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IMPACT : Death from Above

The first of these, a cross-section view (at the top of this page), starts with the comet 30 kilometers above the surface. The comet produces a brilliant bow shock in the atmosphere as it speeds downward. Seven tenths of a second later it hits the ocean, unleashing an impact energy of 300 gigatons of TNT--about 10 times the explosive power of all the nuclear weapons in existence during the height of the cold war in the 1960s. The torrent of energy excavates a large transient cavity in the ocean and creates a dent in the ocean floor below.

The second animation--an aerial view simulating the perspective of a (very well protected) outside observer--shows that the comet itself is almost instantaneously vaporized on impact, along with 300 to 500 cubic kilometers of ocean. A high-pressure steam explosion swiftly rises into the atmosphere. Vaporized debris from the comet and water vapor are ejected into ballistic trajectories that will take them around the globe, with some of the material achieving escape velocity.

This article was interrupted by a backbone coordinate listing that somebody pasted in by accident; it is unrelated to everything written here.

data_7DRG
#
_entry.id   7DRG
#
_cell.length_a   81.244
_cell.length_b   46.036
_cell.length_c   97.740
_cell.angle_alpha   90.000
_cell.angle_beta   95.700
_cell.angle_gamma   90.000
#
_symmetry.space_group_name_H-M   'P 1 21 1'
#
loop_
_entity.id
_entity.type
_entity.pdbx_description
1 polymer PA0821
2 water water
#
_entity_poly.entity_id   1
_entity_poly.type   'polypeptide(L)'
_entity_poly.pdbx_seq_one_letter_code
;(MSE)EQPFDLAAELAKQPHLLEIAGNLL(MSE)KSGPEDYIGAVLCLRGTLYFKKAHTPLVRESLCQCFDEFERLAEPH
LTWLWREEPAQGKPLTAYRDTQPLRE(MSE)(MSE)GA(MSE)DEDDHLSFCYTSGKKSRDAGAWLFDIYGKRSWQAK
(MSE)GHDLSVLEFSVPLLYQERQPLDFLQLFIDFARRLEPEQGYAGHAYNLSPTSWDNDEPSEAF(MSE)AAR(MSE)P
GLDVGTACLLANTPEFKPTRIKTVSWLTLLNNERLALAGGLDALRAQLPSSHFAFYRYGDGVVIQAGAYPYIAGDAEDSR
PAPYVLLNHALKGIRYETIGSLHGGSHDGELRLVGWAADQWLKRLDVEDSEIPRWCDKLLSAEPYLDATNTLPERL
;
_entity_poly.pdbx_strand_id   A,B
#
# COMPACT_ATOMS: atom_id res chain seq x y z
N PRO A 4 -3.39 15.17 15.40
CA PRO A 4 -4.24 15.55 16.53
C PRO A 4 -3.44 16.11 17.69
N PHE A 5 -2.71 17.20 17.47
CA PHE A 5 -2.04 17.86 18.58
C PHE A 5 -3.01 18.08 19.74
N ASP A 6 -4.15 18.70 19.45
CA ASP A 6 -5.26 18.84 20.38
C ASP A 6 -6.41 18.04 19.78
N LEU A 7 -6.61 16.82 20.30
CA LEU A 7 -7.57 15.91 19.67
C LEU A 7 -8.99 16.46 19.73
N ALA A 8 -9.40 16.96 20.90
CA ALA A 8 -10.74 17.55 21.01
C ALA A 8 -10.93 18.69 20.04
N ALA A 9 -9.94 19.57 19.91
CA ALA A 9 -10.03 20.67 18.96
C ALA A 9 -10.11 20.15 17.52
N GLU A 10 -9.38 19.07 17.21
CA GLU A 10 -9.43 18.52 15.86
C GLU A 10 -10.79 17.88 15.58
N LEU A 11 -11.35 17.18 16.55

An impact such as the one depicted here could spell the end of modern civilization; a more powerful one, such as occurred 65 million years ago, might well mark the end of the human line. A handful of scientists have been tracking threatening objects in space and thinking about ways to head off these comet and asteroid impact hazards long before they approach Earth.

| Meteorite Impacts | | More About Comet Impact | | The Simulated Effects of a Small Comet |

| What Killed the Dinosaurs?? | | Can Impact be Avoided?? |

(c) 1998 William Jessee